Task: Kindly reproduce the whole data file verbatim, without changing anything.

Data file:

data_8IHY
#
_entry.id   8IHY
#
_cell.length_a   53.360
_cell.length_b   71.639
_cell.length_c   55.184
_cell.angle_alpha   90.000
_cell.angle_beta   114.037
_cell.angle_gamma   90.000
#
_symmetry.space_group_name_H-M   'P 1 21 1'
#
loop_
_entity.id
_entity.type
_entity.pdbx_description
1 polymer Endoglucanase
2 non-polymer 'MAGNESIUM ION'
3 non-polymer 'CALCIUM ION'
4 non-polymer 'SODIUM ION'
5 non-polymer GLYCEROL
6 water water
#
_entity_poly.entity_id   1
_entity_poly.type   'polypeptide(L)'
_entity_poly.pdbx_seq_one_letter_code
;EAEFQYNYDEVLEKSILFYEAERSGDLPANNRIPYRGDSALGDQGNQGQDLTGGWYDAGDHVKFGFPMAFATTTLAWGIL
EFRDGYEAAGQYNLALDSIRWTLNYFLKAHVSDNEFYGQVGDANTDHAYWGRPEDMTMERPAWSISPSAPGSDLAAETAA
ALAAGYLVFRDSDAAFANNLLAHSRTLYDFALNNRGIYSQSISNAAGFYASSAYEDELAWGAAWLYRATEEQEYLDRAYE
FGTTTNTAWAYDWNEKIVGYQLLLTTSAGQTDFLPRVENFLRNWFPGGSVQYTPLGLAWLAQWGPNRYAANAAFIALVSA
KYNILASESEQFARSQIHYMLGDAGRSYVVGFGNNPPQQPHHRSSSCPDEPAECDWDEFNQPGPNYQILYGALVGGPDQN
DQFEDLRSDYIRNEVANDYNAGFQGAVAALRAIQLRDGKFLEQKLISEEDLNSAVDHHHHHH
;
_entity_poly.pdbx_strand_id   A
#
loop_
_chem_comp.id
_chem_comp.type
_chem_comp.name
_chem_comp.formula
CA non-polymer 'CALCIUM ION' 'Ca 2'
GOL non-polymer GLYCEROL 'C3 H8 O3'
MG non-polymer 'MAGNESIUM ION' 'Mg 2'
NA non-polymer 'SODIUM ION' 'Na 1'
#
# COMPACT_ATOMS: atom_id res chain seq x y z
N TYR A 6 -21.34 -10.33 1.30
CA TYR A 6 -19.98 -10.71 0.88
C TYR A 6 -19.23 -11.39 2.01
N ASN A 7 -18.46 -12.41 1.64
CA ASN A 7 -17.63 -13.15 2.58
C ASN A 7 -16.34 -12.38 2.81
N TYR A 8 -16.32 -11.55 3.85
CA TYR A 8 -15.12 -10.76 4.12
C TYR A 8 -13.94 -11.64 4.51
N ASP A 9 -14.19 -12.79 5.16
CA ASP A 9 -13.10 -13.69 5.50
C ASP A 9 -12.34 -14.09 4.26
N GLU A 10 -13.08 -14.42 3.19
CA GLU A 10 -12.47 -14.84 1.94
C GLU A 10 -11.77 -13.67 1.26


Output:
data_8IHY
#
_entry.id   8IHY
#
_cell.length_a   53.360
_cell.length_b   71.639
_cell.length_c   55.184
_cell.angle_alpha   90.000
_cell.angle_beta   114.037
_cell.angle_gamma   90.000
#
_symmetry.space_group_name_H-M   'P 1 21 1'
#
loop_
_entity.id
_entity.type
_entity.pdbx_description
1 polymer Endoglucanase
2 non-polymer 'MAGNESIUM ION'
3 non-polymer 'CALCIUM ION'
4 non-polymer 'SODIUM ION'
5 non-polymer GLYCEROL
6 water water
#
_entity_poly.entity_id   1
_entity_poly.type   'polypeptide(L)'
_entity_poly.pdbx_seq_one_letter_code
;EAEFQYNYDEVLEKSILFYEAERSGDLPANNRIPYRGDSALGDQGNQGQDLTGGWYDAGDHVKFGFPMAFATTTLAWGIL
EFRDGYEAAGQYNLALDSIRWTLNYFLKAHVSDNEFYGQVGDANTDHAYWGRPEDMTMERPAWSISPSAPGSDLAAETAA
ALAAGYLVFRDSDAAFANNLLAHSRTLYDFALNNRGIYSQSISNAAGFYASSAYEDELAWGAAWLYRATEEQEYLDRAYE
FGTTTNTAWAYDWNEKIVGYQLLLTTSAGQTDFLPRVENFLRNWFPGGSVQYTPLGLAWLAQWGPNRYAANAAFIALVSA
KYNILASESEQFARSQIHYMLGDAGRSYVVGFGNNPPQQPHHRSSSCPDEPAECDWDEFNQPGPNYQILYGALVGGPDQN
DQFEDLRSDYIRNEVANDYNAGFQGAVAALRAIQLRDGKFLEQKLISEEDLNSAVDHHHHHH
;
_entity_poly.pdbx_strand_id   A
#
loop_
_chem_comp.id
_chem_comp.type
_chem_comp.name
_chem_comp.formula
CA non-polymer 'CALCIUM ION' 'Ca 2'
GOL non-polymer GLYCEROL 'C3 H8 O3'
MG non-polymer 'MAGNESIUM ION' 'Mg 2'
NA non-polymer 'SODIUM ION' 'Na 1'
#
# COMPACT_ATOMS: atom_id res chain seq x y z
N TYR A 6 -21.34 -10.33 1.30
CA TYR A 6 -19.98 -10.71 0.88
C TYR A 6 -19.23 -11.39 2.01
N ASN A 7 -18.46 -12.41 1.64
CA ASN A 7 -17.63 -13.15 2.58
C ASN A 7 -16.34 -12.38 2.81
N TYR A 8 -16.32 -11.55 3.85
CA TYR A 8 -15.12 -10.76 4.12
C TYR A 8 -13.94 -11.64 4.51
N ASP A 9 -14.19 -12.79 5.16
CA ASP A 9 -13.10 -13.69 5.50
C ASP A 9 -12.34 -14.09 4.26
N GLU A 10 -13.08 -14.42 3.19
CA GLU A 10 -12.47 -14.84 1.94
C GLU A 10 -11.77 -13.67 1.26